Gazprom handed Eni subsidiary Saipem a termination notice for the South Stream pipeline project to transport gas via a pipeline in the Black Sea.
Image of South Stream pipelay.
Gazprom said in a statement that the contract with Saipem to build the first line of the South Stream pipeline project was terminated. Gazprom’s subsidiary South Stream Transport will move forward with potential contractors to lay the first line of the South Stream replacement project, now called TurkStream.
“The termination for convenience is a standard contractual clause, which provides for the termination of the agreement in the absence of a contractual breach, with compensation determined in accordance with the terms and conditions of the contract,” Saipem said in a statement.
Saipem also confirmed that the Castoro 6 pipelay vessel was in the process of mooring in Russian waters to start pipelaying activities.
From South Stream to TurkStream
On 28 January 2015, Gazprom approved a new route for the pipeline, TurkStream, with 63 Bcm of gas per year capacity that will run across the Black Sea from the Russkaya CS near Anapa to Kiyikoy village in the European part of Turkey and further via Luleburgaz to Ipsala on the border between Turkey and Greece. About 660km of the pipeline’s route will be laid within the old corridor of South Stream and 250km within a new corridor toward the European part of Turkey. Gazprom will work with Turkey's Botas on the project, but Gazprom will be solely responsible for the offshore section, Gazprom said.
Gazprom said that of the 63 Bcm, 14 Bcm is slated for Turkish consumers, and nearly 50 Bcm will be transported to the border between Turkey and Greece, where a delivery point will be arranged.
Gazprom is expecting first gas deliveries to be in December 2016, as work had already started at the Russkaya compressor station in the Krasnodar Territory, which will serve as the pipeline starting point. The first string’s throughput of 15.75 Bcm will be exclusively intended for Turkish consumers.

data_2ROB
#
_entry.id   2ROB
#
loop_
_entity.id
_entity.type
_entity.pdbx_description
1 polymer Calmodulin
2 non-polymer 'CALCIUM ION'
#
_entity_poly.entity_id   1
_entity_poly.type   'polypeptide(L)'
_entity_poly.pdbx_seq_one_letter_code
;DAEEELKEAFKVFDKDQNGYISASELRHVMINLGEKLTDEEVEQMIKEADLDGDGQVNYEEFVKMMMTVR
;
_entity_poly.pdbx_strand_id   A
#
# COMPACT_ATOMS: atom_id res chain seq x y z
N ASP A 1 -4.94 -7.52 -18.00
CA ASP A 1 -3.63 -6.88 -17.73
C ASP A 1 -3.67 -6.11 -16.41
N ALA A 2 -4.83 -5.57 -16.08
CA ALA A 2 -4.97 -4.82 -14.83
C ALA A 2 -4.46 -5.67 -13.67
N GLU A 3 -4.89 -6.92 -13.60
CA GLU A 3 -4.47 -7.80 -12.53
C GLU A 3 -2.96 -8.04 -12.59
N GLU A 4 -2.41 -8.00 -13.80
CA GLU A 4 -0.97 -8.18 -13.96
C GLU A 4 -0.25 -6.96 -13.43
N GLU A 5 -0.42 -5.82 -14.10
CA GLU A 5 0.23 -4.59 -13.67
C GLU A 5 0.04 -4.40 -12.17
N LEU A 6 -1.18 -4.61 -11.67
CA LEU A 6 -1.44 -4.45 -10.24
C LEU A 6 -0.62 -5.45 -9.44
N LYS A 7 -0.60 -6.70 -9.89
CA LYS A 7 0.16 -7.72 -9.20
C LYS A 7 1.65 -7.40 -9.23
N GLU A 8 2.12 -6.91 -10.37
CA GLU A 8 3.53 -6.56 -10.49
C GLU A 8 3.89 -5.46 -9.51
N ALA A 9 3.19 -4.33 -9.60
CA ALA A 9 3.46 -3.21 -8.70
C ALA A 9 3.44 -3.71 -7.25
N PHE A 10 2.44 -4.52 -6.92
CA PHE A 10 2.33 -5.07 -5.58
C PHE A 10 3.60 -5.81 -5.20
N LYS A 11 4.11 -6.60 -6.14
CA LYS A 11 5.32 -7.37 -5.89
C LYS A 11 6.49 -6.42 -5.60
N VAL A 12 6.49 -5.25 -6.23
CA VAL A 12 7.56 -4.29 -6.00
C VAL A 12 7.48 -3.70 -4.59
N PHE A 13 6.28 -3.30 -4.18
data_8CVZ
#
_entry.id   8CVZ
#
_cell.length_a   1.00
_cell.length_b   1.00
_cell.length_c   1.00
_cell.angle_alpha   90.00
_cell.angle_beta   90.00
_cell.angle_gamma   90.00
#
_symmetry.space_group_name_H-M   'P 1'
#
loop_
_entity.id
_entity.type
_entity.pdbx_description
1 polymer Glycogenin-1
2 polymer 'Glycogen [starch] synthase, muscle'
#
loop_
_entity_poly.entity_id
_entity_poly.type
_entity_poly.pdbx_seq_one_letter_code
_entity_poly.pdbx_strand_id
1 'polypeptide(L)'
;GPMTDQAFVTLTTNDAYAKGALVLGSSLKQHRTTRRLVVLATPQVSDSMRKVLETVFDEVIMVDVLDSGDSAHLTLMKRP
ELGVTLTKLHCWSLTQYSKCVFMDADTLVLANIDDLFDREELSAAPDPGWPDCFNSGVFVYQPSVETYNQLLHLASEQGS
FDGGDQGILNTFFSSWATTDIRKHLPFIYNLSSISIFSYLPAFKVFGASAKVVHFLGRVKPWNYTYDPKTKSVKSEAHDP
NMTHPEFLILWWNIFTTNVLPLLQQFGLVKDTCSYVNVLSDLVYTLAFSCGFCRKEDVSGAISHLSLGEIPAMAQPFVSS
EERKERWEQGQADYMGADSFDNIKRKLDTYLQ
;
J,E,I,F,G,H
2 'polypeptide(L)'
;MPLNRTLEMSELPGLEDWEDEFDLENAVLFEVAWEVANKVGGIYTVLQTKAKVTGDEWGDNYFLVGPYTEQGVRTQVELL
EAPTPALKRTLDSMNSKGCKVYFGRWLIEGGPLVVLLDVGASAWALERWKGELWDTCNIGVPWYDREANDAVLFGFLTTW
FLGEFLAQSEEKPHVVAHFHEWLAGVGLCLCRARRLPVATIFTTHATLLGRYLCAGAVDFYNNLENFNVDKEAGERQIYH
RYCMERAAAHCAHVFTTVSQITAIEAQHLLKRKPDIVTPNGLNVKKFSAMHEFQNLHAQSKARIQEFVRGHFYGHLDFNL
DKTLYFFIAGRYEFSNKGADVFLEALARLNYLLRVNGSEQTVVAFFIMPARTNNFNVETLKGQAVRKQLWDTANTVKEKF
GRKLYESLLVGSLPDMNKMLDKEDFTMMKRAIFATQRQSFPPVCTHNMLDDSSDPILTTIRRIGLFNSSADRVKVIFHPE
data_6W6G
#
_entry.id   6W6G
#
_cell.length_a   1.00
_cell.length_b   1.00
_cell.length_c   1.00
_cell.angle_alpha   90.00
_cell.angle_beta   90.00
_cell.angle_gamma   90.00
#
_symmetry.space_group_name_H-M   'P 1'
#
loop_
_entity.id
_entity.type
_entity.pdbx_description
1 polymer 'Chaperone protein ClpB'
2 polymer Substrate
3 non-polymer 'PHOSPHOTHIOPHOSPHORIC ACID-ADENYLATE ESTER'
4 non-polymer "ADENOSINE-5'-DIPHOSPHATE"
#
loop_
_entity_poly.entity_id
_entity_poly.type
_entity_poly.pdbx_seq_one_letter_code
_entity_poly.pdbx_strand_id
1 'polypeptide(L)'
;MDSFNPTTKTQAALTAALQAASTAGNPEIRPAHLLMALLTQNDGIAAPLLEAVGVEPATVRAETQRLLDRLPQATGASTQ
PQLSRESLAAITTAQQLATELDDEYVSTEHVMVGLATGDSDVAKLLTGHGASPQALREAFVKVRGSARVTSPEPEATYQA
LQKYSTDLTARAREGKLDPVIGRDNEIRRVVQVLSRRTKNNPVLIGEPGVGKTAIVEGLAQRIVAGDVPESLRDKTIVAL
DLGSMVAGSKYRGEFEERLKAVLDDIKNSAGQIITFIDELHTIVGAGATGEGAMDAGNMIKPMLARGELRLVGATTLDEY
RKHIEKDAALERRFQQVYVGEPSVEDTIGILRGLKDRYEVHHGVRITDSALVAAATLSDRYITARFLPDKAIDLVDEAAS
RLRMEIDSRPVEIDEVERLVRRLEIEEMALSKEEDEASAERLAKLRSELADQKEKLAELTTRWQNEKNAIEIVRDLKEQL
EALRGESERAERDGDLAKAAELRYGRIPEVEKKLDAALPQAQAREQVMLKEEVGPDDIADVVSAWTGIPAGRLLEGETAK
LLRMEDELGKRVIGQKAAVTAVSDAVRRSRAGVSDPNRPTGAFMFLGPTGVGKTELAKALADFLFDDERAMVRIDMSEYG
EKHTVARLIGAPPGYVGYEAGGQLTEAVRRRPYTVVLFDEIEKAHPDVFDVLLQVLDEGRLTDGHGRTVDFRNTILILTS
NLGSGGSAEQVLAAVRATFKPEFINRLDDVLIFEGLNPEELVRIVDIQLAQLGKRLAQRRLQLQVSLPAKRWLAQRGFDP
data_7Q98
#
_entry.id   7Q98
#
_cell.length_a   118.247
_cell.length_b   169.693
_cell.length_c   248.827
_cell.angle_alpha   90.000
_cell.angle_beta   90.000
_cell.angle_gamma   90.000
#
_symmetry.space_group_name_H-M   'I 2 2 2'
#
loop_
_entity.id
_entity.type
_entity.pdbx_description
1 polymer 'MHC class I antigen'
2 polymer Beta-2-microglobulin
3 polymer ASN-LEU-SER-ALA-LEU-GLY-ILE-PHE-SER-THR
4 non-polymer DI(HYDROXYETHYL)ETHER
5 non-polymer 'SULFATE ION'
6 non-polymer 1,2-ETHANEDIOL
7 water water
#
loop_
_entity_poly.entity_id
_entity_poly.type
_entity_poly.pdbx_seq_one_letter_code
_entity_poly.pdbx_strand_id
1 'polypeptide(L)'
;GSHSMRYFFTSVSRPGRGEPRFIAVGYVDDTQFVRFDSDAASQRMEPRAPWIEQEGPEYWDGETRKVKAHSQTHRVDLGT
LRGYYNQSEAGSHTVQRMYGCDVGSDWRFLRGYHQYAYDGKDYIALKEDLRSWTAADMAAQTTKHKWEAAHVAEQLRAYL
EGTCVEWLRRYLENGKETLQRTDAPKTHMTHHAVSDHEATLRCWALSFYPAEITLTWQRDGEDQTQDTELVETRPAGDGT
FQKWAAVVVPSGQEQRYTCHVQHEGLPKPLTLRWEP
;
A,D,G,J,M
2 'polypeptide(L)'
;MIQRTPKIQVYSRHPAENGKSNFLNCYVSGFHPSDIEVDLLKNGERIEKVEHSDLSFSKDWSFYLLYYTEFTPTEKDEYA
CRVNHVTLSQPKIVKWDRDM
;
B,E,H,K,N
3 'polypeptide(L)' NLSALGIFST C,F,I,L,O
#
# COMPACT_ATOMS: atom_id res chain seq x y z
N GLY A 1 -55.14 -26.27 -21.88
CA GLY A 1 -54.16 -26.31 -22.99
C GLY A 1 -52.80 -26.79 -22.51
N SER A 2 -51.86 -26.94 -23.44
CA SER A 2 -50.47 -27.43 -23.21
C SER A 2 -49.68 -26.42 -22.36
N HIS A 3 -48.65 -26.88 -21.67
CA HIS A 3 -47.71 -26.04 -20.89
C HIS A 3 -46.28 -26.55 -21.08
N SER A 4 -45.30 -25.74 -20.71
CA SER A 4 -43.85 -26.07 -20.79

South Stream’s on-and-off-again history
The original plan for the South Stream project was to begin in Russia, run under the Black Sea, emerge in Bulgaria, and then travel through Serbia, Hungary and Siovenia before ending in Tarvisio, Italy. In addition, it was to supply gas to Croatia and Bosnia and Herzeovina. The project was to consist of four parallel gas pipelines, each 931km long, to be laid at depths of 2200m.
Gazprom, Botas signing MOU for TurkStream gas pipeline construction on 8 May.
South Stream Transport had awarded Saipem the US$2.7 billion contract in March 2014 to construct the line of the project, along with the shallow water parts, shore crossings and associated facilities for all four pipelines. The first offshore string was due to be built in 3Q 2015.
However, in early December 2014, Russian President Vladimir Putin announced that Russia would discontinue plans for the South Stream pipeline, and instead go ahead with preliminary plans to create a gas hub for southern Europe at the Turkish-Greek border. Gazprom and Turkey’s Botas Petroleum Pipeline Corp. signed a memorandum of understanding to construct the TurkStream gas pipeline on 1 December 2014.
By the end of December 2014, Gazprom announced it was buying out its South Stream Transport partners Eni, Wintershall and EDF just weeks after the project, which was already in construction phase, was cancelled. The joint venture company between Gazrpom (50%), Eni (20%), Wintershall (15%) and EDF (15%) was created to construct the offshore section of the South Stream gas pipeline.
In May 2015, Saipem announced that it received notice from South Stream Transport that it was lifting the suspension work under the contracts and that Saipem was able to continue work on the South Stream project.
On 8 May, Gazprom moved on to the construction stage of the TurkStream offshore gas pipeline.